Their conversion rates are bad, avoid them if you can.
It’s pretty obvious that themes with multiple demos are essentially bundles. They are running multiple WordPress installations to accommodate that kind of functionality. Multiple installations should be forbidden ( I know it’s hard to force something like that), but if you can’t make all those changes with one installation, then it’s not really one theme that you are selling.
Question to authors: In case of “paid” updates, how would you go about supporting a theme, when not all customers have the same version installed ? Because I’m guessing you would still offer support even if the customer is not on the most recent version of the product? I think that would be a nightmare.
@ graphic4444 Maybe this is a little bit off topic, but here goes. Since you are one of the more serious buyers here, I would like to have your opinion on those “multi version/demos themes” Is that something you look for , is it a deciding factor when purchasing?
Personally I’m a little puzzled why would someone buy a theme that has multiple demos, since it’s limited for a single usage only (99.5%) of time.
Basically those sellers are selling “bundles” , masqueraded as single theme purchase. Envato should take notice of that.
Interesting read about the subject (found it on hacker news) How the EU VAT rules make EU startups and digital businesses uncompetitive in a global market
Be aware you would need to pay for Extended license if the plan is use the same theme in more than one domain. Having a highly customizable item for a single domain only provides many options and features.
Let’s face it , people don’t buy that kind of themes for single purpose.
Generally when you setup your site once , its done.
Themes that have multiple versions, are only logical for multiple sites / domains.
Since extended licence can’t be enforced , it has no impact on most buyers.
I would really like to know from those authors that offer themes with multiple versions , how many extended licences have they sold?
This could be a brand new topic , so I won’t go in to this further.
ellos said“I would probably choose Royal Theme or X – which are kinda theme clubs within themselves, and that’s it.” Now, that part is scarry.
But – if I have to pay for every theme mandatory support fee then it would be impossible for me to keep up with costs. On top of all that – it would be a hard sell to convince clients to pay yearly support fee for the theme on top of the regular maintenance fee he pays for the site.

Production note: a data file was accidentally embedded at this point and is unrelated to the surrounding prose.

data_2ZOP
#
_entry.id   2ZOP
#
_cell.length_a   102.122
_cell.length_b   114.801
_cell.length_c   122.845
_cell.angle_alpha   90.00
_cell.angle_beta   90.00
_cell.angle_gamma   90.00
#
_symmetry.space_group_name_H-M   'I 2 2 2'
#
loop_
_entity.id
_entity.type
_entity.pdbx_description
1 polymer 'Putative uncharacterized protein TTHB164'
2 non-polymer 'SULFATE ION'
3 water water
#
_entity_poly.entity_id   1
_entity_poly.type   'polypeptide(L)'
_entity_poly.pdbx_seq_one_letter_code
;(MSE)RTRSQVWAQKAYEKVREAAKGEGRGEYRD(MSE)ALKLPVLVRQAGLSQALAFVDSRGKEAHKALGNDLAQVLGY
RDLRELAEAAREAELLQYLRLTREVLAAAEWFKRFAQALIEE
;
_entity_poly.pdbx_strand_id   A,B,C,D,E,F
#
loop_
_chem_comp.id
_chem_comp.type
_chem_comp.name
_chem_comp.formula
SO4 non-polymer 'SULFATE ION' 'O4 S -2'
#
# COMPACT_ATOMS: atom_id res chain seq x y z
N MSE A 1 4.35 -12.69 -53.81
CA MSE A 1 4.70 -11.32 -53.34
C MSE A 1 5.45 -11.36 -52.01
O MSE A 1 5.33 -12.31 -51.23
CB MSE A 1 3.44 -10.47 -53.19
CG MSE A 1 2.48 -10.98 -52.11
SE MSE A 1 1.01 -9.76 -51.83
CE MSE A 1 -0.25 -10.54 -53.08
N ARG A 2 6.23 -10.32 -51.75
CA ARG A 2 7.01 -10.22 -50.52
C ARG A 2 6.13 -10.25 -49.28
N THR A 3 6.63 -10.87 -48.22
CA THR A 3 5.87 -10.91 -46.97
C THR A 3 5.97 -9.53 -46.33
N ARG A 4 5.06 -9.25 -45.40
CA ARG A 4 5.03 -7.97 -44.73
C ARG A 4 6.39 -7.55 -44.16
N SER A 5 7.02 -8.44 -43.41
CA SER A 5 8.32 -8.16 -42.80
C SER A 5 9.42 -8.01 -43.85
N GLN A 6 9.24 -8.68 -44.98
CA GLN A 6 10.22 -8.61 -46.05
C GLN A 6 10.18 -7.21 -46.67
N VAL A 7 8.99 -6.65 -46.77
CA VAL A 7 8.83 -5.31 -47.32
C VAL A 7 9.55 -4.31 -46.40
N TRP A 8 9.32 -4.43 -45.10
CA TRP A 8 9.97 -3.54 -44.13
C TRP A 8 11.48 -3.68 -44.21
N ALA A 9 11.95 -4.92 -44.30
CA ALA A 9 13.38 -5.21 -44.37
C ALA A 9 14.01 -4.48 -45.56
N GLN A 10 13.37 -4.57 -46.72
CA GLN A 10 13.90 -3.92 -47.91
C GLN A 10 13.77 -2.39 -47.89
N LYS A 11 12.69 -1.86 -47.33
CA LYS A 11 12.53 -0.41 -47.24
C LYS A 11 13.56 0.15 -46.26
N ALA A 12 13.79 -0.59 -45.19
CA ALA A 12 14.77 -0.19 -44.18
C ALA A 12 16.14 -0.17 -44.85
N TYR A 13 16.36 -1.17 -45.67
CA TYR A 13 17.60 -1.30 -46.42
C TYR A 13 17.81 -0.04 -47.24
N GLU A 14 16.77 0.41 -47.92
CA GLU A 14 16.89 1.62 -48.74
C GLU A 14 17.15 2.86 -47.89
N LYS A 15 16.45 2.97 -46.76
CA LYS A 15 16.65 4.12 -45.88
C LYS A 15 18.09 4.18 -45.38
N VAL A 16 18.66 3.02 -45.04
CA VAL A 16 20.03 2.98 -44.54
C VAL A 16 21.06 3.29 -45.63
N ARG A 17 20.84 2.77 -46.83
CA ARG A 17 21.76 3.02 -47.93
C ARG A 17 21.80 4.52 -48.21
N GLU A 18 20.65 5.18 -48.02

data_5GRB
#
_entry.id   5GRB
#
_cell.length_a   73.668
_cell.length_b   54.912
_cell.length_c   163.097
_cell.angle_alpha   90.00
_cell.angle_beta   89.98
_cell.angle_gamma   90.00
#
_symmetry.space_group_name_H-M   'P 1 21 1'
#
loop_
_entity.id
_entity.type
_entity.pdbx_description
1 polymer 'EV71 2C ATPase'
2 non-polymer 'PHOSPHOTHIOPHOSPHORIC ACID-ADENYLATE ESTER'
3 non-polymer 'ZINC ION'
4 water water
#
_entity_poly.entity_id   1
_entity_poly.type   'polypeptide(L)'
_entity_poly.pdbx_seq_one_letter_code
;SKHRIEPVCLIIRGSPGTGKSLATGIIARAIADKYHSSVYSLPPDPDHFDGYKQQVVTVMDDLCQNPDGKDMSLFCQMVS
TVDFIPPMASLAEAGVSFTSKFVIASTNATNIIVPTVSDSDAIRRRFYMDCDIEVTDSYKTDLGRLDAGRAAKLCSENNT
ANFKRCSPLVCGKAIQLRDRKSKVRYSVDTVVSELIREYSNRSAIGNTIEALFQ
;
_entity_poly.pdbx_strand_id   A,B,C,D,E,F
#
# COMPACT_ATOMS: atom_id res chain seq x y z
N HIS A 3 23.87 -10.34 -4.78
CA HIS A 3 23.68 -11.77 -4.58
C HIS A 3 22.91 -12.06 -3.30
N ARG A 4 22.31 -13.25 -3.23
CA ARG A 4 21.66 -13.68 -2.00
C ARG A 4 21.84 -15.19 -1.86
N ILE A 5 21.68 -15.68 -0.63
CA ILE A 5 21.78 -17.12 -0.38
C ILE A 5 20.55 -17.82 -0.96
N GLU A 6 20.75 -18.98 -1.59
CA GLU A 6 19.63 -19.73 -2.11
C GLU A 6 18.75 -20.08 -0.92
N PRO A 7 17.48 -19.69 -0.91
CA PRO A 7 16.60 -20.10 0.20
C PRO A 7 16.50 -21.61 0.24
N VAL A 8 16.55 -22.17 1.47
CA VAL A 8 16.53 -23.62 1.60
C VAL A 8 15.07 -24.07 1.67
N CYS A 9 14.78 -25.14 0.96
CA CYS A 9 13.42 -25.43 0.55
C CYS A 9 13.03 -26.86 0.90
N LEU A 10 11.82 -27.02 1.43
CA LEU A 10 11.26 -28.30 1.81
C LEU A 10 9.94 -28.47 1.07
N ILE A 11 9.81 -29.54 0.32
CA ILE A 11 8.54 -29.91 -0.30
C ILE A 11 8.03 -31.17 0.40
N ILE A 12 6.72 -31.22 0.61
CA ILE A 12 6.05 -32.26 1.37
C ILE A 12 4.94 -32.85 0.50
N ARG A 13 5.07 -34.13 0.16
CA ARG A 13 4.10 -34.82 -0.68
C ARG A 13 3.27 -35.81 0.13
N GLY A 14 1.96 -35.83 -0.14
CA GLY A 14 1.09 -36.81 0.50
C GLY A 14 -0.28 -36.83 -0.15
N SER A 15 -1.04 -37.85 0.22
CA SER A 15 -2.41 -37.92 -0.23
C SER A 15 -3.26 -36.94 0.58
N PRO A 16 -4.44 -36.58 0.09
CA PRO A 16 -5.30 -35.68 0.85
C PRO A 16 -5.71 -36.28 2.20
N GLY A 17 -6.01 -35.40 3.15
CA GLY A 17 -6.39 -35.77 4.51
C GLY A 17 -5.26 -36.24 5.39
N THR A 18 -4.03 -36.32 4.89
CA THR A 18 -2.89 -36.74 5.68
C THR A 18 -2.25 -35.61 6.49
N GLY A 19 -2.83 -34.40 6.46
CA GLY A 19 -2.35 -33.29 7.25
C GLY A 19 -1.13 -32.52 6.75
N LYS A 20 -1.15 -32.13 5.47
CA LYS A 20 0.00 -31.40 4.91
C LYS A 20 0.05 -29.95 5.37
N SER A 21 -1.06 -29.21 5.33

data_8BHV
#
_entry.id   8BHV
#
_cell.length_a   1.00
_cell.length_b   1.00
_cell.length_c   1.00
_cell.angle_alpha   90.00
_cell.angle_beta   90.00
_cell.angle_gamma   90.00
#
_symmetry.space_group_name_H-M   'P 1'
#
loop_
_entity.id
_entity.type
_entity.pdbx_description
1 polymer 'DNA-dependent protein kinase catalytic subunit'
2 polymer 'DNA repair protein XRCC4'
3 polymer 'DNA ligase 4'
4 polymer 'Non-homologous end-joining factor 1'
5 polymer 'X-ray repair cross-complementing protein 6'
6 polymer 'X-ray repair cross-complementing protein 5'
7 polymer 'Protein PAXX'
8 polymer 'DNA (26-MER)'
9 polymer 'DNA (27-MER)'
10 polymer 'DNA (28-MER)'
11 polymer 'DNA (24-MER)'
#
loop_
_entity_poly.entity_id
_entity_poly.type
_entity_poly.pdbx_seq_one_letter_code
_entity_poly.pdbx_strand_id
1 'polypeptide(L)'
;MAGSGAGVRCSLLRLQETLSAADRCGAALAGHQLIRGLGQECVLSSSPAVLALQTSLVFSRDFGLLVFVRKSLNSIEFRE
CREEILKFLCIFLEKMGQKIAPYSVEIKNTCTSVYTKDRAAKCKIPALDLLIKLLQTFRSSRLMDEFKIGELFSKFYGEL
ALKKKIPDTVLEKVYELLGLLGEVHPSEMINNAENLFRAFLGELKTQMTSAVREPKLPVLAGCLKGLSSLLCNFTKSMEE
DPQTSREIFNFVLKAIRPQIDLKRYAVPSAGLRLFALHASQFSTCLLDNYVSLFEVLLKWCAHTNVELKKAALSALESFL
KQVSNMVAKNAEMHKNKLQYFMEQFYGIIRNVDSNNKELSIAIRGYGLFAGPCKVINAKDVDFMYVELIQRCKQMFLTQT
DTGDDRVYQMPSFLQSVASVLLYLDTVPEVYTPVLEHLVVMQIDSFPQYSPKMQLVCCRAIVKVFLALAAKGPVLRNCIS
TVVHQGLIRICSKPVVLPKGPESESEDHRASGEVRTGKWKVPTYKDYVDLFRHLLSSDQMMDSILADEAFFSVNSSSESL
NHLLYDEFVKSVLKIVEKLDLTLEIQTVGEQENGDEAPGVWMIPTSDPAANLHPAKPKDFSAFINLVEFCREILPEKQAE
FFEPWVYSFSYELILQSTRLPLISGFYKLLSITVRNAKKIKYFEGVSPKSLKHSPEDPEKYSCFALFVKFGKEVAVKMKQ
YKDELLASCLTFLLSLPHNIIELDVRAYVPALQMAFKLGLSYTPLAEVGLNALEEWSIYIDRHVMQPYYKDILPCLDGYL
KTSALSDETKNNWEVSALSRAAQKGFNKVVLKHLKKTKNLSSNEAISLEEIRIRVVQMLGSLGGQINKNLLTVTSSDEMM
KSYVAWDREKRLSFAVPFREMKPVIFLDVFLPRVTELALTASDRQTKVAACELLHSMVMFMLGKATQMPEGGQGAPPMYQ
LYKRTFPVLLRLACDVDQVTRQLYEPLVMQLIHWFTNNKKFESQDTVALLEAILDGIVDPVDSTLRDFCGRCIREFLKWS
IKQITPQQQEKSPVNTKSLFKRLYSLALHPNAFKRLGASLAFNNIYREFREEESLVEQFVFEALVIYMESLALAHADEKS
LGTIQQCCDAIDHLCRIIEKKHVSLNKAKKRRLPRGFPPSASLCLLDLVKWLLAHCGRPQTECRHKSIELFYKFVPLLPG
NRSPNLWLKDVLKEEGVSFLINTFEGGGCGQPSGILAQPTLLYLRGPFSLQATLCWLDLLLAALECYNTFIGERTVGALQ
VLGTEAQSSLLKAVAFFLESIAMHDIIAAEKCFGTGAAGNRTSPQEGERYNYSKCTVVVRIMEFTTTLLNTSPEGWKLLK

At the very least I can say that I will definitely cut down my spending on the theme forest items significantly.
I would probably choose Royal Theme or X – which are kinda theme clubs within themselves, and that’s it.
- Basically when the code is ready, you merge it in to master (development is done on the “development/feature-branch” )
- When the code is merged, you push it to central repository github/bitbucket
-Then you need to setup continuous deployment (google that, and “git web hooks”)
- What happens is that your continuous deployment service detects that the code has been pushed to the master, pulls the code from the repository and replaces to old code.
- If you have unit tests for the code it runs the tests , and deploys only if all tests pass.
And that’s it
Someone mentioned Site Origin Page Builder.
I’ve just checked out that thing, and it is awesome.
And if I understand correctly it is free for commercial use , provided that you don’t bundle it with the theme. You can use TGM to tell the user to download it automatically from the WordPress plugin repository.
And the performance of “multipurpose ultra responsive” themes. Some of those themes are loading megabytes of data. And they are unusable on smartphones and tablets, sure they are “responsive” in the browser, but on mobile device they can’t even be loaded. And “retina ready” themes that are loading 1000px+ width images in to 150×150px thumbs, on regular pixel density systems/ screens.